By Annie Ropeik, NHPR
Seacoast tourism and business leaders want federal officials to approve more foreign visa workers and economic aid to support what they hope will be a busy summer on the tail end of the pandemic.
They spoke at a roundtable Monday in Hampton Beach with U.S. Commerce Secretary Gina Raimondo and New Hampshire Sen. Jeanne Shaheen.
Raimondo, the former governor of Rhode Island, was on her first official trip as U.S. Commerce Secretary. She asked what the Seacoast wants out of the latest round of pandemic stimulus money and President Biden’s proposed jobs and infrastructure plan.
New Hampshire Lodging and Restaurant Association CEO Mike Somers said he’s optimistic for any small tourism businesses that made it this far through the pandemic. But he said continued federal support – for visa workers and other aid – will be crucial in the next few months.
“Any way we can support our small businesses – whether it be offsetting costs they’ve incurred or other things, but just ways to help them get through,” he said. “If we can make it to July 4 week or maybe a little further, I think anybody who makes it to there, they’ve made it.”
By Nathan Graziano, Manchester InkLink
MANCHESTER, NH – When Governor Chris Sununu allowed the mask mandate in New Hampshire to expire on April 16—a decision that has drawn its share of criticism—he put in place the next step in returning to a nebulous “normal,” which will occur when all state-mandated COVID-19 restrictions will be lifted on May 7.
The restrictions will be replaced by “universal best practices,” which will offer suggestions for New Hampshire businesses while giving them the option to establish their own guidelines for customers and employees.
In an interview with NHPR, Sununu cited the fact that 97 percent of New Hampshire adults who wanted to be vaccinated will have had the opportunity to receive their first shot by May 7.
By Katie Hoppler, NH Business Review
The U.S. Small Business Administration has released details about applying for the $28.6 billion Restaurant Revitalization Fund, part of the American Rescue Plan that’s designed to help restaurants and other food service-related businesses recover from the Covid-19 pandemic.
By Josie Albertson-Grove, New Hampshire Union Leader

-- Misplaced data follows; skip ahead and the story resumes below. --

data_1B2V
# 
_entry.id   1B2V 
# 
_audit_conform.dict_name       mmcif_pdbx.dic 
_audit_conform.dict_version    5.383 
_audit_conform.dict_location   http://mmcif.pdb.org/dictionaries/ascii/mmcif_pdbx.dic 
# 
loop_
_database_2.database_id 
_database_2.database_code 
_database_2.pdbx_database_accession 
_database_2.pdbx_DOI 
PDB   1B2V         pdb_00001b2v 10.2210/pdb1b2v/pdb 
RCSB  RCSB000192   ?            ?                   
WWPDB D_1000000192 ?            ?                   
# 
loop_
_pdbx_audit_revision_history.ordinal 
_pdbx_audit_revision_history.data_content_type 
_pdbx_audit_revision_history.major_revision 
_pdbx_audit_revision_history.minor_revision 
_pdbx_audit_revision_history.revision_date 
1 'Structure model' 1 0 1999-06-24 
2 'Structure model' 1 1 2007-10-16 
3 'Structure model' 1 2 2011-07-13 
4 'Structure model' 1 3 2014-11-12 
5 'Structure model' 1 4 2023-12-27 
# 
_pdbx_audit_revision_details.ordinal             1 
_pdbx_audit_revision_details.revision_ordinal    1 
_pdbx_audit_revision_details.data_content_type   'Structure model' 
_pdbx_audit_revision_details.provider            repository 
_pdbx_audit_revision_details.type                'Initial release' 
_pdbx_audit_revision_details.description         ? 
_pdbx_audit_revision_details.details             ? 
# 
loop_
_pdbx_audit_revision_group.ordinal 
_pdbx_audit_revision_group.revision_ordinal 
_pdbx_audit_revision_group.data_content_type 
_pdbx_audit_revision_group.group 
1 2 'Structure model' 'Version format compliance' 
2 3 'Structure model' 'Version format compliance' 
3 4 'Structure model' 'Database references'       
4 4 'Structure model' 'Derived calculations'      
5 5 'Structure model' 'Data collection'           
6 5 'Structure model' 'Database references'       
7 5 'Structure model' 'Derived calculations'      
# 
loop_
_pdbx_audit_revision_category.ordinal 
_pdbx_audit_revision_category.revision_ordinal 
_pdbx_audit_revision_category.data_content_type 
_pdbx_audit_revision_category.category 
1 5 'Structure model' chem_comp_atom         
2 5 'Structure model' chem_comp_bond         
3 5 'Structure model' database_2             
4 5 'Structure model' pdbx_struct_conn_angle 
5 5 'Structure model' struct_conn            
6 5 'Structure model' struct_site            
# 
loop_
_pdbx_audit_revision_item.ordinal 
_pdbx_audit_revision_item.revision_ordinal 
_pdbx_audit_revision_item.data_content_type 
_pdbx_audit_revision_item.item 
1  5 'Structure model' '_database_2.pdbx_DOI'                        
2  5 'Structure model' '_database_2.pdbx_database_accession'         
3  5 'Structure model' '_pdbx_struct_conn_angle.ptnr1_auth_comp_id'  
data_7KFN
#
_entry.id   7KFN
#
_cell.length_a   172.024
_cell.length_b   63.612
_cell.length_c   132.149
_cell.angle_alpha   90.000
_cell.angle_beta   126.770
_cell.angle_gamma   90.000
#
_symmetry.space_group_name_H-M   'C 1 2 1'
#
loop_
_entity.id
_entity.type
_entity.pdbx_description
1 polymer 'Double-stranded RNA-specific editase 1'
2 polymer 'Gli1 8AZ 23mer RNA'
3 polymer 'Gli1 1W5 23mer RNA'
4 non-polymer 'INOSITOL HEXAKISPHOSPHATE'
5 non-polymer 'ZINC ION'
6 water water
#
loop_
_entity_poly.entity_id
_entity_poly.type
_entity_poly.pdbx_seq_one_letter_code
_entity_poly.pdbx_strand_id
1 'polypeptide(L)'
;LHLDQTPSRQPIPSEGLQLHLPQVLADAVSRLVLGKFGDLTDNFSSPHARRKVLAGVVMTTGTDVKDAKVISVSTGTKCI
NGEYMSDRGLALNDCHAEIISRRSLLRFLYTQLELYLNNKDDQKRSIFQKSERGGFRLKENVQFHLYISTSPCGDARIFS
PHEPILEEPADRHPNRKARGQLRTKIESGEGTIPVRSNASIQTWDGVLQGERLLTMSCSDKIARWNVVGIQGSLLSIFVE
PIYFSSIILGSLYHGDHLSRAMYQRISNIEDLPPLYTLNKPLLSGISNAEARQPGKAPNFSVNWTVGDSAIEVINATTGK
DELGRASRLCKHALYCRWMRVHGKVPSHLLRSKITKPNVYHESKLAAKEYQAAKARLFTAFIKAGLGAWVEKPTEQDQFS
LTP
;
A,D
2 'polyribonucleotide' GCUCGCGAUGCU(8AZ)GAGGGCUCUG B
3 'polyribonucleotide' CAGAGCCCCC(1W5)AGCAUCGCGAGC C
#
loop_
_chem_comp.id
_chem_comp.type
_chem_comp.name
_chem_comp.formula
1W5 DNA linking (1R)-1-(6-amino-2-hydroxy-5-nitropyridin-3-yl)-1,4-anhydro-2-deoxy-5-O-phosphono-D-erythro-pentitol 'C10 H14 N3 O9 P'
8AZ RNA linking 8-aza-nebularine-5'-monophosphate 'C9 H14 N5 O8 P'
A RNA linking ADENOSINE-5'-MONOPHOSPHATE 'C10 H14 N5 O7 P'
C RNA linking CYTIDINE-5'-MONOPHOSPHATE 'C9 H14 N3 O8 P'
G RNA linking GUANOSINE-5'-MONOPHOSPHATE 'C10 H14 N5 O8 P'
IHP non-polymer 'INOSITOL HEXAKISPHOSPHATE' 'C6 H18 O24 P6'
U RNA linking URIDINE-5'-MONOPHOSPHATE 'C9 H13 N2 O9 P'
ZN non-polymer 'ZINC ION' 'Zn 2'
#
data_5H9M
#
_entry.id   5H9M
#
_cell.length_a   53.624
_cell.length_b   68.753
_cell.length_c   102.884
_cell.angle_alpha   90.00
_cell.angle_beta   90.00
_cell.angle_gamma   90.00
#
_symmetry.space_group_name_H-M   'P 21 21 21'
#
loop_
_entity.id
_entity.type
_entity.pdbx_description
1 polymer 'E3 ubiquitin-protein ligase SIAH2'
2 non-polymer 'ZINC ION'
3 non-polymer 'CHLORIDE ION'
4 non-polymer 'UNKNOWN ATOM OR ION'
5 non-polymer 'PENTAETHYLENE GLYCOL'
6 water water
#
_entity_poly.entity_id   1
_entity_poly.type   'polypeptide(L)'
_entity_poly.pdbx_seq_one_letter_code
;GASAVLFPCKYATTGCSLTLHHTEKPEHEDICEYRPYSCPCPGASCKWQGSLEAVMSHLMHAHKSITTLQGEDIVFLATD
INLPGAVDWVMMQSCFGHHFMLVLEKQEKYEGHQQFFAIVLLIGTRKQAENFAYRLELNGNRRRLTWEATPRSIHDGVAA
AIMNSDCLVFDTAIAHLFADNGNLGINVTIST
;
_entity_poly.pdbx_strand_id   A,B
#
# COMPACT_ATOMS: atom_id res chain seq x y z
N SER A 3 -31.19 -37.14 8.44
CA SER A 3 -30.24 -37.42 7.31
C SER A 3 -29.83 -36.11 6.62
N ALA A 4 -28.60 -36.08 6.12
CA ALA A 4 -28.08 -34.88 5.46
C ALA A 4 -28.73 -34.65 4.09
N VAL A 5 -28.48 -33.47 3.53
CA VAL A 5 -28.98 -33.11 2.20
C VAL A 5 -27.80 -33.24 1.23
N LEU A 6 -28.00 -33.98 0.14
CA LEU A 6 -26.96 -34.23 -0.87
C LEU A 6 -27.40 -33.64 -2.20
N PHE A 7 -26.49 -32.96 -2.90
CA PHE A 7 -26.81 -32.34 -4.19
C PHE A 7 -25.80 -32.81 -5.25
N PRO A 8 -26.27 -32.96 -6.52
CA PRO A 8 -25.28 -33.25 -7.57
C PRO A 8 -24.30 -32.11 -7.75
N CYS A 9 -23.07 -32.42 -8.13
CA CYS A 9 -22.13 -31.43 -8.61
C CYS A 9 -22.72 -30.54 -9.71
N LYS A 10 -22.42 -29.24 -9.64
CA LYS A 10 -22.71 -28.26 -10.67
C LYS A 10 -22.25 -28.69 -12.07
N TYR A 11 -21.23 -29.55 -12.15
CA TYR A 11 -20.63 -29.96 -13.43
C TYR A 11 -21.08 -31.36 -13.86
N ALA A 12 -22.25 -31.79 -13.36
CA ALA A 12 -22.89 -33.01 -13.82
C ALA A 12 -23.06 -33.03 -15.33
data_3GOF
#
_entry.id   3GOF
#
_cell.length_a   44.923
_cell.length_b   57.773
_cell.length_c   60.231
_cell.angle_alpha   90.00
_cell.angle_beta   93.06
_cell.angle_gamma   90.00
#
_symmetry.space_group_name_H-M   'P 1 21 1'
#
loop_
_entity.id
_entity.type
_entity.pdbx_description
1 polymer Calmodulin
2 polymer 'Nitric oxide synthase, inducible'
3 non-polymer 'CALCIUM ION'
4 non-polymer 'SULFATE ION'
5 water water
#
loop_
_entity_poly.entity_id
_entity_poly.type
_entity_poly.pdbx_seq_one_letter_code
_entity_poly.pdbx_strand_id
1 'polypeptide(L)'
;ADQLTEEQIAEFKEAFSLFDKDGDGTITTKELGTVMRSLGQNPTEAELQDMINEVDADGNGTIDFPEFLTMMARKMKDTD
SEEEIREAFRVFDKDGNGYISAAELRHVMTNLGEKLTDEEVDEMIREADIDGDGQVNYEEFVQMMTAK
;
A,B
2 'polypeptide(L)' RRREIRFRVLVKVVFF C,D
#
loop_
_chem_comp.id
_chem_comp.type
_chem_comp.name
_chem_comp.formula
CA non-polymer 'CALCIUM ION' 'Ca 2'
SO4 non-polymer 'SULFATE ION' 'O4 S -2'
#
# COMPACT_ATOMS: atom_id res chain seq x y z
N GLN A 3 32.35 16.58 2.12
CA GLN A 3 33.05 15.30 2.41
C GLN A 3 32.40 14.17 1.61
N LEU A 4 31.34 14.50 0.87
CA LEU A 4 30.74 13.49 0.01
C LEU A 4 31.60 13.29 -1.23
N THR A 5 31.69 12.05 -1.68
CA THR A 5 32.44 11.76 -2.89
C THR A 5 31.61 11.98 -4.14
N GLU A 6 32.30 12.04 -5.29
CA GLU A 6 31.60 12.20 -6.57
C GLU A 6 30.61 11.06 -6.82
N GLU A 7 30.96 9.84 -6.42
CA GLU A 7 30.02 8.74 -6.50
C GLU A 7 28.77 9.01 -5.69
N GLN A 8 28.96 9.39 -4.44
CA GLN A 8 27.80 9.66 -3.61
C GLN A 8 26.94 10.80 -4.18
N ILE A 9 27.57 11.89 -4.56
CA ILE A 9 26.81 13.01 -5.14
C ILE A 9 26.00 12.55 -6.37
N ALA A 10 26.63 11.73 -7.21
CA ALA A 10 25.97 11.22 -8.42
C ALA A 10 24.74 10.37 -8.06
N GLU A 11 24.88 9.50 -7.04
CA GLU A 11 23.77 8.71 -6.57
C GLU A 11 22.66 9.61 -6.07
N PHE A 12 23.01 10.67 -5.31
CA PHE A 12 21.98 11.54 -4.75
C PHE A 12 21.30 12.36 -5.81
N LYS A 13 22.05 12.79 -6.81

Although Gov. Chris Sununu ended the state’s mask mandate on Friday, businesses around the state are still asking customers to wear face coverings inside.
There is no longer a state requirement to keep a mask on in public places where it is difficult to keep six feet from others, but other state guidelines still apply to businesses, at least for a few more weeks. Since Sununu announced Thursday the mask mandate would end, businesses have put out gentle reminders that their rules have not changed.
The Centers for Disease Control and Prevention still recommends wearing masks when not actively eating or drinking at a restaurant, and Catholic Medical Center in Manchester encouraged people to keep wearing masks in public for the health of all, though it is no longer a state mandate.
Restaurant and breweries note in messages to customers on Facebook that masks are still needed when someone is not seated. Cooks and servers will also keep wearing masks for the time being.
By Bob Sanders, NH Business Review
A group of 23 hotels – including four in New Hampshire – is suing their insurance companies, claiming that they were refused coverage for their pandemic losses even though they were not excluded by their coverage.
The group, led by New Hampshire-based Schleicher and Stebbins Hotels (S&S), a hotel management company, filed the suit in June in Merrimack County Superior Court. The first hearing was held on the matter last Thursday in what promises to be lengthy litigation.
Daymond Steer, Conway Daily Sun
CONCORD -- Gov. Chris Sununu told The Washington Post in a Tuesday interview he predicts the summer season in New Hampshire will look more like 2019 than 2020 thanks to a swift rollout of the COVID-19 vaccine.
Sununu was speaking to Post columnist Karen Tumulty about his reopening plans as part of the Post's "Leadership During a Crisis" online series.
The Post credited Sununu with, among other things, "swiftly" expanding unemployment benefits, securing tens of millions of personal protective equipment and creating a system to oversee the "fair and transparent disbursement" of $1.25 billion in CARES Act money.